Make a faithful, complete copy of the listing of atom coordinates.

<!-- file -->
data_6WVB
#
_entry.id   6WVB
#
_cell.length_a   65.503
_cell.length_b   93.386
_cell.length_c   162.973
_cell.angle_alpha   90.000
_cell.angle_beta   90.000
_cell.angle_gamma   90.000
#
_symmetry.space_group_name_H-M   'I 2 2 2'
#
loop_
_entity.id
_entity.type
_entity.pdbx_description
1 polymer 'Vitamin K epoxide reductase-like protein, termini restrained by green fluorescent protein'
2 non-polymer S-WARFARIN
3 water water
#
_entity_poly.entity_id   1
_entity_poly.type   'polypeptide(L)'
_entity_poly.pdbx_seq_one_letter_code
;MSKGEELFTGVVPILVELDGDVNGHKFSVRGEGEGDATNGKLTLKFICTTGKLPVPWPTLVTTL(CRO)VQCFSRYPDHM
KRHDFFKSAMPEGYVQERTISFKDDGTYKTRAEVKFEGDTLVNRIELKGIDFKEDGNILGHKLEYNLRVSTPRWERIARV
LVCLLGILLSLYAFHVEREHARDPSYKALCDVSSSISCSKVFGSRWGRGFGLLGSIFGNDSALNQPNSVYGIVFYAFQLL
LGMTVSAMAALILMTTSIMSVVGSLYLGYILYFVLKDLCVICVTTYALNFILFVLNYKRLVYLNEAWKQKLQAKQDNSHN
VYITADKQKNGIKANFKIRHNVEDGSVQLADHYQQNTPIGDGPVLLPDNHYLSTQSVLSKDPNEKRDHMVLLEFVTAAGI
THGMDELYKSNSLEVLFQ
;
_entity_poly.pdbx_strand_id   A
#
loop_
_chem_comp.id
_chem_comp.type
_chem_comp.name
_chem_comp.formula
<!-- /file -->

data_6WVB
#
_entry.id   6WVB
#
_cell.length_a   65.503
_cell.length_b   93.386
_cell.length_c   162.973
_cell.angle_alpha   90.000
_cell.angle_beta   90.000
_cell.angle_gamma   90.000
#
_symmetry.space_group_name_H-M   'I 2 2 2'
#
loop_
_entity.id
_entity.type
_entity.pdbx_description
1 polymer 'Vitamin K epoxide reductase-like protein, termini restrained by green fluorescent protein'
2 non-polymer S-WARFARIN
3 water water
#
_entity_poly.entity_id   1
_entity_poly.type   'polypeptide(L)'
_entity_poly.pdbx_seq_one_letter_code
;MSKGEELFTGVVPILVELDGDVNGHKFSVRGEGEGDATNGKLTLKFICTTGKLPVPWPTLVTTL(CRO)VQCFSRYPDHM
KRHDFFKSAMPEGYVQERTISFKDDGTYKTRAEVKFEGDTLVNRIELKGIDFKEDGNILGHKLEYNLRVSTPRWERIARV
LVCLLGILLSLYAFHVEREHARDPSYKALCDVSSSISCSKVFGSRWGRGFGLLGSIFGNDSALNQPNSVYGIVFYAFQLL
LGMTVSAMAALILMTTSIMSVVGSLYLGYILYFVLKDLCVICVTTYALNFILFVLNYKRLVYLNEAWKQKLQAKQDNSHN
VYITADKQKNGIKANFKIRHNVEDGSVQLADHYQQNTPIGDGPVLLPDNHYLSTQSVLSKDPNEKRDHMVLLEFVTAAGI
THGMDELYKSNSLEVLFQ
;
_entity_poly.pdbx_strand_id   A
#
loop_
_chem_comp.id
_chem_comp.type
_chem_comp.name
_chem_comp.formula